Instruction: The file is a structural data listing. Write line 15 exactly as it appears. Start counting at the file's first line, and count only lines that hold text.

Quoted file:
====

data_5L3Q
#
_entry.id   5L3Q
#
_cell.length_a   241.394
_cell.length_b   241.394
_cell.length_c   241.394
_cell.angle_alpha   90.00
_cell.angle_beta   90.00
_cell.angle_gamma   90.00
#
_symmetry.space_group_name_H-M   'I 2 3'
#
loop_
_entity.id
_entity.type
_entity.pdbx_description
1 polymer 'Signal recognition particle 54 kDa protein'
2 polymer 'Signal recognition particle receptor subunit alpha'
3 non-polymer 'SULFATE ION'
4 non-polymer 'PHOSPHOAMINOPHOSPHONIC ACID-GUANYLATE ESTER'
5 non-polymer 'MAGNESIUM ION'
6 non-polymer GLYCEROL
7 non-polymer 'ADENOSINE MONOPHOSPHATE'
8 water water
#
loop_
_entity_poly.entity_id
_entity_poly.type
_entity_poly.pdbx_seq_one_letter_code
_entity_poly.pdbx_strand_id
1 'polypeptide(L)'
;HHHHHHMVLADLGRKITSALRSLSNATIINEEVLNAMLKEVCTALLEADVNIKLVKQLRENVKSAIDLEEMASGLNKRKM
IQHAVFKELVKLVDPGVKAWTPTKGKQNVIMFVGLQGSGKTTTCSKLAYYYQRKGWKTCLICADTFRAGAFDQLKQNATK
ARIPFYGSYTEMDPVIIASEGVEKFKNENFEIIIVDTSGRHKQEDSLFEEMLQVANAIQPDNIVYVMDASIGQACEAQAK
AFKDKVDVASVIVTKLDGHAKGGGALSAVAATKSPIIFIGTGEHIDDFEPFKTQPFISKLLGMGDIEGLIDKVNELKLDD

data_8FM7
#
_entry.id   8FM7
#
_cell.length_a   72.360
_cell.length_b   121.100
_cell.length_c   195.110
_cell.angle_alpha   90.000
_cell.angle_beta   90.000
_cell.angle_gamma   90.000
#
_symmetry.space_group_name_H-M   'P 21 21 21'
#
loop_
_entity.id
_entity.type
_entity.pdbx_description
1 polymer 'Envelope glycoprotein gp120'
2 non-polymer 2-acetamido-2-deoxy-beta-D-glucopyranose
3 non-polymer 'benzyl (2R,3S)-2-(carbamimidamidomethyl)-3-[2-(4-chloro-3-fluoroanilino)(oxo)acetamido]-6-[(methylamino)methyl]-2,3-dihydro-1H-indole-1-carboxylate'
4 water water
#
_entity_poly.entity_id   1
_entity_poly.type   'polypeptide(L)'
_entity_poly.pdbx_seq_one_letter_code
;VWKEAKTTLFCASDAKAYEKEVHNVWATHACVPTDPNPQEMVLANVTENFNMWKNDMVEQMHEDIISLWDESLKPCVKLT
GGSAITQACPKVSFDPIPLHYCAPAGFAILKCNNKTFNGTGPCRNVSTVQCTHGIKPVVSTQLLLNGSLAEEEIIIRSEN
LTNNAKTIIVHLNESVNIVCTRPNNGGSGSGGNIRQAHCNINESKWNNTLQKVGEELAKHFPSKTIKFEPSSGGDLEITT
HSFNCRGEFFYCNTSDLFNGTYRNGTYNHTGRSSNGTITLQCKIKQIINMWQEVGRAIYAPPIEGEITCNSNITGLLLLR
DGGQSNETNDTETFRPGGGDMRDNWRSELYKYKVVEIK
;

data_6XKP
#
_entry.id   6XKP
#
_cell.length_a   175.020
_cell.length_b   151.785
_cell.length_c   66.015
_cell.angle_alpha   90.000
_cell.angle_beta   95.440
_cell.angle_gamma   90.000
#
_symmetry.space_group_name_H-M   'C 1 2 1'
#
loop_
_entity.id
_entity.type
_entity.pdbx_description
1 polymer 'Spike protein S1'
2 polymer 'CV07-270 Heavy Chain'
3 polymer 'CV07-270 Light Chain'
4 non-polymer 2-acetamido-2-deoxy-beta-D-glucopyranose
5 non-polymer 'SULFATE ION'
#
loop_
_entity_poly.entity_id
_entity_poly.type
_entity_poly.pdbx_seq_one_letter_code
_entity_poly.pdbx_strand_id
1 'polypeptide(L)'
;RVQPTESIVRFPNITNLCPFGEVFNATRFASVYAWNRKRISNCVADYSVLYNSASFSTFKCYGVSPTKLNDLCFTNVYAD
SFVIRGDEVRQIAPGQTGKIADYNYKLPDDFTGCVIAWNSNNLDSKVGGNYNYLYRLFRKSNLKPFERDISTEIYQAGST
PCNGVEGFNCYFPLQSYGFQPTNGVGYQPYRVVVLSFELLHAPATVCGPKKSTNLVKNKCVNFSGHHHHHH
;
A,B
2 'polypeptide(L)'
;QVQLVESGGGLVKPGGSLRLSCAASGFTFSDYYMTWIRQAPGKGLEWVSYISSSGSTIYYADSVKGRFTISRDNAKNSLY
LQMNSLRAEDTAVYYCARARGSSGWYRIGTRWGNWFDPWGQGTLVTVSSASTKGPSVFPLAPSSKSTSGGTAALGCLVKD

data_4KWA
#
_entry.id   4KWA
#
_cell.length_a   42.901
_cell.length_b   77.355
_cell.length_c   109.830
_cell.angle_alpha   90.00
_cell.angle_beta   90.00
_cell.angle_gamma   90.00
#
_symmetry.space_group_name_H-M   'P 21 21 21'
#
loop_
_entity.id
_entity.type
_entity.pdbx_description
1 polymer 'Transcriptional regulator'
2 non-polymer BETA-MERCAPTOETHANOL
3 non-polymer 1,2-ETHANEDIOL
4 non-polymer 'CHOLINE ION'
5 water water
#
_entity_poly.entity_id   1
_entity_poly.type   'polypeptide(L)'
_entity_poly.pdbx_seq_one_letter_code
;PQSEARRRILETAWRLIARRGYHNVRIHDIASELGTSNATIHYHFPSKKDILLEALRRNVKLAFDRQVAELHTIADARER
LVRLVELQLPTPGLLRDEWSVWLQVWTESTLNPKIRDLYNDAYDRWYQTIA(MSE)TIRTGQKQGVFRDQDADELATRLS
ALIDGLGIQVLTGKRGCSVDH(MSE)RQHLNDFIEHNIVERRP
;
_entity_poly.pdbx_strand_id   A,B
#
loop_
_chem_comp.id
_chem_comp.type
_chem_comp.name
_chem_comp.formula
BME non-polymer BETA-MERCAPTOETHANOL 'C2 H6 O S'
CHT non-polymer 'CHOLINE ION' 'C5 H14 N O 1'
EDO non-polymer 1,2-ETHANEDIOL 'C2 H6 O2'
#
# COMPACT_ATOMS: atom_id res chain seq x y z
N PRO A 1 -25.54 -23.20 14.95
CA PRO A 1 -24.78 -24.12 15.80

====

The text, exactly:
_entity.id